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Case study - National audit drives improvement in diabetes care

Find out about the work done by Kingston Hospital in 2017 that successfully improved the way they care for patients with diabetes.

Background

The results of the March 2017 National Diabetes In-patient Audit (NaDIA) did not make for easy reading for staff at Kingston Hospital. The Trust was in the lowest quartile nationally for preventing harm and hypoglycaemic episodes.

Action was needed, and with the strong leadership and commitment from the executive team and a well-scoped Quality Improvement project (QIP), work began.

A systematic approach to improvement was undertaken. The multi-disciplinary project group was established and included representatives from teams including:

  • diabetes
  • the Acute Assessment Unit (AAU)
  • dietetics
  • podiatry
  • pharmacy
  • IT
  • clinical audit

It also included patient representation and our lead governor, who happens to be Chairman of the Kingston branch of Diabetes UK.

This energetic and dedicated multi-disciplinary team drove the success of the project by creating a shared sense of purpose and ownership, and effectively utilised influencers from across the Trust to help provide a nudge when changes stalled. 

The QIP used effective QI methodology and PDSA cycles to ensure progress was being made and reported into the Trust’s Quality Committee reporting structure to ensure visibility of progress to all.

Some initiatives that proved effective
  • Introduction of Diabetes Ward Champions - each link nurse is clearly identified by their champion badge
  • Implementation of an electronic referral process, sending referrals directly to the diabetes team for speedy and effective action
  • Extension of the MDT to enable better education to staff, including care for diabetic patients on enteral feeding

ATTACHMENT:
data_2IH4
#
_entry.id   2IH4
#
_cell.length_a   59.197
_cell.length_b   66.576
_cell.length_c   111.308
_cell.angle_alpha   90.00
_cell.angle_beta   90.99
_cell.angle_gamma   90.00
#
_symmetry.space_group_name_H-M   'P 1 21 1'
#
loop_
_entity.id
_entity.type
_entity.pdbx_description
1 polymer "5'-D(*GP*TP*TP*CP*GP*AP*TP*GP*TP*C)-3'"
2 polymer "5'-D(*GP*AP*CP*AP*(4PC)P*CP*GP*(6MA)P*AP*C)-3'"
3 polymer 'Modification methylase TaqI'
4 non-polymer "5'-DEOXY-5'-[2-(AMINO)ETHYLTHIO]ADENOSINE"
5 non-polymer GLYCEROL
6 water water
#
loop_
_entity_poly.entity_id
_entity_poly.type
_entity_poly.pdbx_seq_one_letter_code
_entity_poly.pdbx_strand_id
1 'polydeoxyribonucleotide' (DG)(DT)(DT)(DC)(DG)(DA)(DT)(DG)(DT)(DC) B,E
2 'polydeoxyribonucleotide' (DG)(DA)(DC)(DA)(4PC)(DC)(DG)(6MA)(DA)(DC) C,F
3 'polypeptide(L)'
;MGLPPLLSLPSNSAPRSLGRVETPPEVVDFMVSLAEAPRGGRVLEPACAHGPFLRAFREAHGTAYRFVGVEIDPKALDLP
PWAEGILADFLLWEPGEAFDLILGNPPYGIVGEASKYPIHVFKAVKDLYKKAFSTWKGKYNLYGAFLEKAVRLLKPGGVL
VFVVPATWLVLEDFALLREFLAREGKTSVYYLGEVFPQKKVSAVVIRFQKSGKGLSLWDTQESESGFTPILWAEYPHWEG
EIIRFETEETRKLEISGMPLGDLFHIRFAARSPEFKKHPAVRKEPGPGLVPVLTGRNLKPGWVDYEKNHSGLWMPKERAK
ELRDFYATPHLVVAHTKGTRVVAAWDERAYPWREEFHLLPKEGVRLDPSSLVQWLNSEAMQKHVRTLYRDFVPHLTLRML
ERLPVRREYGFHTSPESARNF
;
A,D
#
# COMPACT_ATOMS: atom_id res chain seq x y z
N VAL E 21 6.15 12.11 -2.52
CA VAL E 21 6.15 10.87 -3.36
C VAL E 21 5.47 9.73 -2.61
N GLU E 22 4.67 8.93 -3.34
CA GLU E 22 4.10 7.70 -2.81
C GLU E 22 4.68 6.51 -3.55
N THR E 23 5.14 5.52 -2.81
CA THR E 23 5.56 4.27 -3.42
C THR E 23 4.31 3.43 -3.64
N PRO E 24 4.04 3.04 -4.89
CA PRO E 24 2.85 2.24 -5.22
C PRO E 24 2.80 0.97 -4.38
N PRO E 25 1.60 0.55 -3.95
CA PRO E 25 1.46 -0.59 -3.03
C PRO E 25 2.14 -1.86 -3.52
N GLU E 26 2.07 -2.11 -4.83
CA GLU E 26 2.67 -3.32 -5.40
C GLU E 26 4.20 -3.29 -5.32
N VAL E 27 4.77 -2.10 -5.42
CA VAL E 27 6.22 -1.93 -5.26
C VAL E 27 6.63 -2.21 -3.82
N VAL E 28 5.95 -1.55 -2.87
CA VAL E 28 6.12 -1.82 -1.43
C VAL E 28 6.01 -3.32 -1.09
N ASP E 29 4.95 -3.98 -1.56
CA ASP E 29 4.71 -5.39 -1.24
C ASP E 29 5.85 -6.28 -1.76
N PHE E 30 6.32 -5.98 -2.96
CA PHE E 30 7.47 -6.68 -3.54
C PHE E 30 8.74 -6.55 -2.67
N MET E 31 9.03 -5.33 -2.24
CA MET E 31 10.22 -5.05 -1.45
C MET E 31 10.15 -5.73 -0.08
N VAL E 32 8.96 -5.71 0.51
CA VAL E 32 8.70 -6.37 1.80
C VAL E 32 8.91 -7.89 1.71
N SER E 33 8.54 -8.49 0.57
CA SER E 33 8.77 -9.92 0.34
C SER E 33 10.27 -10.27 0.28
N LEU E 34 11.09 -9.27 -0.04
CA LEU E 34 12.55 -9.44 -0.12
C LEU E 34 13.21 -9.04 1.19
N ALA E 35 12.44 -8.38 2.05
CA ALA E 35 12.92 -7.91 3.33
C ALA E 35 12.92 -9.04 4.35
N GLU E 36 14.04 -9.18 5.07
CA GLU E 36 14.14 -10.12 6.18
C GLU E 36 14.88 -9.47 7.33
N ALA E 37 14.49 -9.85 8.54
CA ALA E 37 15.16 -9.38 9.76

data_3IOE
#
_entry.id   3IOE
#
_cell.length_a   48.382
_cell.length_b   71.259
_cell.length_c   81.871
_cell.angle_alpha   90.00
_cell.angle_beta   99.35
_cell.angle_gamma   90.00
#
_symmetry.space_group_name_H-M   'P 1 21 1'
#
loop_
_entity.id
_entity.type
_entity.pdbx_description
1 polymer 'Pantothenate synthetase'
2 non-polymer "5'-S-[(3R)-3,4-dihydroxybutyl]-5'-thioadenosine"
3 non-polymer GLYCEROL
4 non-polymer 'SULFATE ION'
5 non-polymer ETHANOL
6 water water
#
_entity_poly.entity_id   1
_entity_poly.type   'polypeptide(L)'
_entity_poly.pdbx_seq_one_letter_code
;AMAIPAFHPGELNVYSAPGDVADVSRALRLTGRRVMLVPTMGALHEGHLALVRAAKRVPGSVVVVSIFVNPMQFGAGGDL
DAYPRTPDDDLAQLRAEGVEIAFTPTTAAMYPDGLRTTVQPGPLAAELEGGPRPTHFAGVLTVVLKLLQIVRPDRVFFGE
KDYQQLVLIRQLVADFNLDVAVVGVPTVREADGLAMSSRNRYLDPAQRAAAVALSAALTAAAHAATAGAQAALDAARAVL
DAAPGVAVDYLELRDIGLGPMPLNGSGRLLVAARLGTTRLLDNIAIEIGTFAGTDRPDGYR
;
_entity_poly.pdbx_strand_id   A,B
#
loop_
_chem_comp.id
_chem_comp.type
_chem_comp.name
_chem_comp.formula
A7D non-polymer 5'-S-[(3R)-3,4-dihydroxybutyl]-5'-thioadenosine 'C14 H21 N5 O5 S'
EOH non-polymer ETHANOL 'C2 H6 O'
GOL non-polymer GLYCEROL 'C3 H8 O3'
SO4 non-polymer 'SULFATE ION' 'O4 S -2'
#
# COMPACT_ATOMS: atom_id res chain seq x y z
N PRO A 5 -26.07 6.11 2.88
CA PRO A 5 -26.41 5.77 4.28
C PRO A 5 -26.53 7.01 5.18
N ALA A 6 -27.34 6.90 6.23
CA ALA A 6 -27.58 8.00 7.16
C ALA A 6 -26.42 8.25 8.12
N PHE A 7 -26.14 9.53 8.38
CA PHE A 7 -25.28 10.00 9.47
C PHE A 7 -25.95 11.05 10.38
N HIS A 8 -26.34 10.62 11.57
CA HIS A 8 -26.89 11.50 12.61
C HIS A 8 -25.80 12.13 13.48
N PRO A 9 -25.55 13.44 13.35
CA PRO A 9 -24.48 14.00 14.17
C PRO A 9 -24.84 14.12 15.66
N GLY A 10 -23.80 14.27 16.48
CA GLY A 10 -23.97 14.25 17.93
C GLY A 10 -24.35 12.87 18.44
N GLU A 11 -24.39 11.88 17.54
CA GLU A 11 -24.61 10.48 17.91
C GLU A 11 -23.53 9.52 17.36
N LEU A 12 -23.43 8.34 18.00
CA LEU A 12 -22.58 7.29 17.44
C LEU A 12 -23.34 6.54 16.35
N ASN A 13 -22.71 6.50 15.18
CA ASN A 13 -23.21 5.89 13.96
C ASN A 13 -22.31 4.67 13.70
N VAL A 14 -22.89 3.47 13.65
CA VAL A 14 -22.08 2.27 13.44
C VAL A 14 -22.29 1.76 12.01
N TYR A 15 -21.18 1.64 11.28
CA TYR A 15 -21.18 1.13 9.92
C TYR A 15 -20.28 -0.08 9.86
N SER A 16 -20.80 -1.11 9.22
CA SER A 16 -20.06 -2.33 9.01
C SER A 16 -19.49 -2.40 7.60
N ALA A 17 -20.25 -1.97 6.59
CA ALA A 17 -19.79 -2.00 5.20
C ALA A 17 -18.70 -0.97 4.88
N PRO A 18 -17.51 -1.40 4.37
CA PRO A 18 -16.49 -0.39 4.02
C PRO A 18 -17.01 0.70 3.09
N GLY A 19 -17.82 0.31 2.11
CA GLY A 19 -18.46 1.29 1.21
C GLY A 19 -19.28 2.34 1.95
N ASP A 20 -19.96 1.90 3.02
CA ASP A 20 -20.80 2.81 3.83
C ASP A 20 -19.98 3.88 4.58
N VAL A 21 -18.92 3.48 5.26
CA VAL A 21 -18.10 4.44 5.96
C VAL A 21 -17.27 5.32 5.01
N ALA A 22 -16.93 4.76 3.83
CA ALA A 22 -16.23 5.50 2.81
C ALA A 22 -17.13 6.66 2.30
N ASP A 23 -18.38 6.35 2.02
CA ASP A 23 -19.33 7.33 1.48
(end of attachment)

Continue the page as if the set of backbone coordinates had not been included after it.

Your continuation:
• Raising the awareness of all staff about diabetes via Trust diabetes days, and participation in national initiatives, including Hypo Awareness Week and Insulin Safety Week
  • Newly branded high visibility hypoglycaemia boxes located on crash trollies
  • Flags for patients with diabetes on the electronic patient record to identify patients to the diabetes team
  • Magnetic badges on the patient’s bed as a visual aid to identify patients with diabetes
  • Carbohydrate mapping on the inpatient menu to help patients with the meal choices
  • Implemented the Ipswich Touch Test (foot assessment) to promote foot screening

2016 patient cohort - published Mar-17 2017 patient cohort - published Mar-17
Medication errors 51.6% Quarter 4 20.7% Quarter 1
Glucose management errors 45.2% Quarter 4 10.3% Quarter 1
Insulin errors 41.9% Quarter 4 10.3% Quarter 1
Mild hypoglycaemic episodes 28.9% Quarter 4 12.8% Quarter 1
Severe hypoglycaemic episodes 29.6% Quarter 4 0% Quarter 1

Next steps

The Trust aims to improve further by empowering patients to better manage their diabetes, reducing harms with the aim to be an exemplar organisation.  

Our next steps include:

  • the Diabetes Specialist Nurse and Joint Clinical Lead will sit on a panel of experts to advise on the future scope and development of NaDIA
  • a self-administration of insulin policy will be piloted on the AAU and rolled out across the Trust
  • improvement of peri-operative care - working with Diabetes UK and the London Clinical Network
  • root-cause analysis will be undertaken for all diabetic harms logged on the Trusts incident reporting system
  • the 6 steps to insulin safety e-learning package will be implemented as mandatory training for all clinical staff
  • automatic alerting of a hypoglycaemic episode to the diabetes team through EPR
  • to expand the diabetes team to include a dedicated inpatient diabetologist with in-patient podiatry and dietitian support
  • to become an exemplar organisation in foot assessment that others can learn from

Last edited: 1 December 2020 1:57 pm